When I was younger, I stocked my bookshelves with all the markers of the intellectual reader. I made the fatal mistake of confusing obscurity with art and attempted to persuade myself that what I really enjoyed were “difficult” and complicated novelists who rejected bourgeois notions such as a plot and story.
The novelist and travel writer (he has said he hates being called a travel writer but, nonetheless, he is) Lawrence Osborne has repeatedly pointed out in interviews the suspicion of plot and story held by literary writers. Plot is often considered the domain of genre fiction.
“Novels are not essays or ruminations or sentence worshipping. It’s like a film that doesn’t tell the story – you can’t sit through it. Which is not to say you shouldn’t be worshipful of plot, which is what literary writers are terrified of; they think it’s vulgar, which is stupid – after all a story is not a trivial thing.”
Lawrence Osborne is definitely not afraid of telling a story, and his novels have the pace and feeling of thrillers. However, they are definitely literary fiction. They display a mastery of prose styling that is also apparent in his non-fiction work – his ability to evoke a feeling of a place or an emotion is unparalleled. He is undoubtedly a great novelist. His past novels have taken readers to the casinos of Macau, the deserts of Morocco and the jungles of Cambodia. His latest novel, Beautiful Animals, takes us to a more familiar European location, the wealthy Greek island of Hydra.
Like most of Osborne’s work, Beautiful Animals is set amongst an elite – in this case the world of rich English and Americans who holiday on the Greek islands. The central character, Naomi, is a young and beautiful lawyer who has left her job in London under a dark cloud and has retreated to her father’s house on Hydra to drink ouzo, eat souvlakia and smoke weed. Here she meets Sam, a younger American girl, and introduces her to the delights of the Greek island and the summer way of life.
The discovery of an attractive Syrian refugee named Fouad in a cove on the island provides the new friends with a mission, and the decisions that Naomi makes will lead to profoundly disturbing consequences that will affect all the players.
Although the central plot device of Beautiful Animals relies on the Mediterranean migrant crisis, this is not an issue novel. The ethical issues surrounding mass migration and Europe’s duty towards migrants come up, but in a natural way – as these topics do around the dinner tables of the well-educated and privileged. The novel focuses rather on the hidden motivations of people and, in particular with Naomi, the way that we construct themselves and use this constructed version of ourselves as a justification for selfish and fatal acts. It is the logic of “what I do must be right, because I am an essentially good person”. No one comes out of the novel particular well; Osborne manages to make everyone an accomplice in the crime that forms the central drama of the book. Since this novel is a story-driven, I’m afraid I’m not going to give you any more insights into the plot – you’ll just have to read it for yourself.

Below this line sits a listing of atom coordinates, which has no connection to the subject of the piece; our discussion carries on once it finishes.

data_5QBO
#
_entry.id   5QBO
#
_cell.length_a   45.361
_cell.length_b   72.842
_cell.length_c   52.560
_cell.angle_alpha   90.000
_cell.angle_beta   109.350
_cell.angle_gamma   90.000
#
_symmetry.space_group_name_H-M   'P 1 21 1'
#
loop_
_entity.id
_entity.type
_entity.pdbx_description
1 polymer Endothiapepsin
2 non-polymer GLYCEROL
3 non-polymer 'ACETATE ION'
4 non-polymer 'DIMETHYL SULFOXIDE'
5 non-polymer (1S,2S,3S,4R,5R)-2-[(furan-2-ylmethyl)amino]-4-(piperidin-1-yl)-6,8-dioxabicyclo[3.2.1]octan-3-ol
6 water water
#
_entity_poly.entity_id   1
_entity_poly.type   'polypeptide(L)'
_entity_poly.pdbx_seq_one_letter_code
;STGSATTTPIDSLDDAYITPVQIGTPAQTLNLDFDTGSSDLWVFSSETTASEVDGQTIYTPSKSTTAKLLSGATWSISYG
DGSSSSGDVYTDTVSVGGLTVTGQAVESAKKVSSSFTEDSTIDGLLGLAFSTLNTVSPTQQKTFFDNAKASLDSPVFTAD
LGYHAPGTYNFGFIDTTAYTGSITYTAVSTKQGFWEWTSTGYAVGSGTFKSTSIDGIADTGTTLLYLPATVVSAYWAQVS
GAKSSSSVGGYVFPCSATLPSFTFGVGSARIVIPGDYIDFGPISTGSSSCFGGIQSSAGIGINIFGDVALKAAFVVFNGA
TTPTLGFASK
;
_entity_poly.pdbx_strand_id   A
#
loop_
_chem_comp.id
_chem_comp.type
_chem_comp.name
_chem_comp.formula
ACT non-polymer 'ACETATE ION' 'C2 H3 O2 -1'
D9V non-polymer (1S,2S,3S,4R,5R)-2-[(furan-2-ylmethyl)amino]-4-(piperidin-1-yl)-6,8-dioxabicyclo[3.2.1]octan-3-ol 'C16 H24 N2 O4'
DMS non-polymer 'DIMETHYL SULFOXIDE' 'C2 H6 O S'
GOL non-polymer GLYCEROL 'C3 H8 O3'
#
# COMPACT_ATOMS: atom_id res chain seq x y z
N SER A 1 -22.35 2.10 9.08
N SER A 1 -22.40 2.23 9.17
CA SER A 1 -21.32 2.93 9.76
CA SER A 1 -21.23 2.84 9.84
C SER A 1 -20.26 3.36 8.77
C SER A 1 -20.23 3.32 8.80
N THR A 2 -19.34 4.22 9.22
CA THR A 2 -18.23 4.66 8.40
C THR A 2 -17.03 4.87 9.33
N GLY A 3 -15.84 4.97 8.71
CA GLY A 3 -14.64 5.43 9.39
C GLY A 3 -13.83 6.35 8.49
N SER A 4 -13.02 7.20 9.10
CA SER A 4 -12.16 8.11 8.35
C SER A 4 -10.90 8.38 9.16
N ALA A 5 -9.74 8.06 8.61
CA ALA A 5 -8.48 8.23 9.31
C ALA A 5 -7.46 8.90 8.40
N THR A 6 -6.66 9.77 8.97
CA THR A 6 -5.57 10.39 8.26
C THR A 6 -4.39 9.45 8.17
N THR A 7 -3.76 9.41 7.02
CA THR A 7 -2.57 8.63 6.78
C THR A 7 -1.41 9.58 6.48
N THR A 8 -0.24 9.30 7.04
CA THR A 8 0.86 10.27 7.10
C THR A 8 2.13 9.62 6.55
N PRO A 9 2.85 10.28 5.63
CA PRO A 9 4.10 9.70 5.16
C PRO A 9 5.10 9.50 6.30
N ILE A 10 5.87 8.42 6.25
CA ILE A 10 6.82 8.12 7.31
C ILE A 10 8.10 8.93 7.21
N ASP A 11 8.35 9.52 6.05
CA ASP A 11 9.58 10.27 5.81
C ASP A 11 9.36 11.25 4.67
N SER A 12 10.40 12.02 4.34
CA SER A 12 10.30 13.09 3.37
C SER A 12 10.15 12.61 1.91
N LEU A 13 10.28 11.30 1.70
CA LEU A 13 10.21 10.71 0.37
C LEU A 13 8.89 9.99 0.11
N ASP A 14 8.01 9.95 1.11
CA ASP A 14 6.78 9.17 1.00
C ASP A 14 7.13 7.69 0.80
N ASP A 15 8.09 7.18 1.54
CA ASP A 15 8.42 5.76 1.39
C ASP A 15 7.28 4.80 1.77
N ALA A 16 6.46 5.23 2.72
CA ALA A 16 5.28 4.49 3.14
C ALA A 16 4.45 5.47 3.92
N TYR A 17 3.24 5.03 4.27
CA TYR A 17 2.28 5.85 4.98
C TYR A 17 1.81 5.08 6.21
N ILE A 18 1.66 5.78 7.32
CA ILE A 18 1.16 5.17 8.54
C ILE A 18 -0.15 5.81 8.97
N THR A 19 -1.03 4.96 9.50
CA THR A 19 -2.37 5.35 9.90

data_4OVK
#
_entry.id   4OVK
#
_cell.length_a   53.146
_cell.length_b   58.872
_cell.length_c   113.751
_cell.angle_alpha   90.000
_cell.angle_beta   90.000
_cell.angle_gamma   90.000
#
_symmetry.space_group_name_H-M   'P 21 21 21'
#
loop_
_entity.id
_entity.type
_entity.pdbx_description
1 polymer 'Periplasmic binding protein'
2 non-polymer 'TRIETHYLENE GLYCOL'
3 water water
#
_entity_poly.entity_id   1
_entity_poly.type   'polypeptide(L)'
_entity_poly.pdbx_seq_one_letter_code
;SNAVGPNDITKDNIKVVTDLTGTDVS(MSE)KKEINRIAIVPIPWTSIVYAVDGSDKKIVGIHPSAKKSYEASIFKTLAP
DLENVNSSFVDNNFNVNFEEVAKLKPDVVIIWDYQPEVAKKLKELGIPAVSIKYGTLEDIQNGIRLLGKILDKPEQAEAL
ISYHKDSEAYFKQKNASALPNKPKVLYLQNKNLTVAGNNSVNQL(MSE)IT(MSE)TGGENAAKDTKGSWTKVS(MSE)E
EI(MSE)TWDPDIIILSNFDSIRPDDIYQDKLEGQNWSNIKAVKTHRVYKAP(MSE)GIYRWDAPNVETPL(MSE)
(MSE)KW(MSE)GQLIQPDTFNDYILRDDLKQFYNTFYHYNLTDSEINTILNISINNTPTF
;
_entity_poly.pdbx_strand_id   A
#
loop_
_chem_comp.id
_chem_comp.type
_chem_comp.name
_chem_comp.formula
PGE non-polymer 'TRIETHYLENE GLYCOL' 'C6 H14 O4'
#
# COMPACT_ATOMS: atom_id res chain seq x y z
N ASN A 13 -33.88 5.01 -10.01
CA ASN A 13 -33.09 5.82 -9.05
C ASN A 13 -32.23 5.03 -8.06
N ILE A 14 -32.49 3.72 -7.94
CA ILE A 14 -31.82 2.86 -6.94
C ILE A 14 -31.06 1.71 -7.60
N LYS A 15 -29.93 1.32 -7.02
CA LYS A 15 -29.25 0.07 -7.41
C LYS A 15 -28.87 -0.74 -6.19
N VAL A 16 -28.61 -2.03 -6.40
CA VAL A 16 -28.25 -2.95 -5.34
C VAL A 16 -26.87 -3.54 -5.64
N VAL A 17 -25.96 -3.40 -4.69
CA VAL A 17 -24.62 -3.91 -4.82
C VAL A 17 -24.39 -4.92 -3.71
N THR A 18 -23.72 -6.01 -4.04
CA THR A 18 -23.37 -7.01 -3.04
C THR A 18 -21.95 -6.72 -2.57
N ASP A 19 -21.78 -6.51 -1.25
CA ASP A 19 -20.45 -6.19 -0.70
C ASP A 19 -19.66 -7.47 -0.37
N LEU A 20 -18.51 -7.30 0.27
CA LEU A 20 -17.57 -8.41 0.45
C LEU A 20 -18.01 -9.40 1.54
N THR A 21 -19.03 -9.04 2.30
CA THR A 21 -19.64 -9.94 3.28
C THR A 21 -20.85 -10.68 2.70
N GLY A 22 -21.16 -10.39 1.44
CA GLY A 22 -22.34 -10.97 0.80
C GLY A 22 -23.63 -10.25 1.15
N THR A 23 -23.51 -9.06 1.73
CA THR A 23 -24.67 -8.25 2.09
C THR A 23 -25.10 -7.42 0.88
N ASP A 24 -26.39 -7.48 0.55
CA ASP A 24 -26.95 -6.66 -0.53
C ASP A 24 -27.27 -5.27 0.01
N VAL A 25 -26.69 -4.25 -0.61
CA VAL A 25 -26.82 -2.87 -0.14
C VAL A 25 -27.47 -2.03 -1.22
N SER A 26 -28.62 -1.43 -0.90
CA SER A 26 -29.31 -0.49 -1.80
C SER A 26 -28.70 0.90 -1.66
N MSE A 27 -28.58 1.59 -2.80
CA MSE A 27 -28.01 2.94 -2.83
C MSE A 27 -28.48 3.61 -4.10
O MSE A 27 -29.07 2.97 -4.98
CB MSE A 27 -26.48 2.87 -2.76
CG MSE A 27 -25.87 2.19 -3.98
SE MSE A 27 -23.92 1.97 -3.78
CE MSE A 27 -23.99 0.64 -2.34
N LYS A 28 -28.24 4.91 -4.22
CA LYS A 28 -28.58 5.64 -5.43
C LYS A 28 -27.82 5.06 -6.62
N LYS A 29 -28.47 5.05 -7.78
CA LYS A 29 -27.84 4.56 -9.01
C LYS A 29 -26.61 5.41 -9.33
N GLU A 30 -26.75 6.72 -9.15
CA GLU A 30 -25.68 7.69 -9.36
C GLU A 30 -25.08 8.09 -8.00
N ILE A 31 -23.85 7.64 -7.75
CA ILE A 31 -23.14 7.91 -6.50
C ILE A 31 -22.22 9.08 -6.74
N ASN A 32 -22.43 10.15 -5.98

Of course, this novel has a special feeling for me, living in Greece. I don’t move in the circles that the protagonists move in – I’ve never even been to Hydra – but it’s nice to read a novel that treats Greece as a setting with love, but doesn’t fetishize it. Greece is the location but it is not a novel about Greece – in the same way it is not a novel about the migrant crisis. Lawrence Osborne is obviously someone who is deeply fond of Greece (I believe he has lived here in the past), and this shows in his prose without being overbearing.
It’s hard to write about Greece without falling into well-worn tropes, and in some sense this is unavoidable. Greece is both a major tourist destination and a country that has been defined by the eyes of foreigners. It has adjusted itself to the view of the stranger as a method of survival – to an extent Greece is what the traveller wants it to be (Athens is the exception). So the tropes of sun, sea, wine and ouzo are appropriate in a novel that is set amongst wealthy sojourners on Hydra. In particular, Sam is a newcomer to the island, unlike Naomi who has been coming since she was a child. Although Sam does not appear for large parts of the novel, I think she represents the eye of the reader – a viewer who is dragged in an made culpable in a crime, entranced with Greece and with the glamorous life of her new English friend (representing of course the sophistication of the Old World).
There are a few points which stick out uncomfortably, especially to someone living in Greece. I was slightly confused by Osborne’s mistakes regarding Greek drinks nomenclature. Osborne worked for a long time as a wine writer at Vogue, and has since written on all sorts of drinks around the world. He also wrote the absolutely fantastic The Wet and the Dry, documenting his attempts to get a drink in various Muslim majority countries. He is an expert at writing evocatively about alcohol. Take for example this bit:
“Over the years she had discovered from experience that the best moments between them were when they drank ouzo together. That double-edged and flavourless drink was their dark truce, their mutual anonymity.”
However the problem here is that ouzo is not flavourless – it’s heavily flavoured with anise; that’s what makes it ouzo. Tsipouro and raki are the unflavoured Greek spirits. It’s a minor mistake, but it shows up instantly to someone who has spent time drinking in Greece – and given Osborne’s credentials, I was a little surprised.
Beautiful Animals does what I think it set out to do marvellously. It tells a tense thrilling story in a high evocative style. As always I’m looking forward to Lawrence Osborne’s next offering.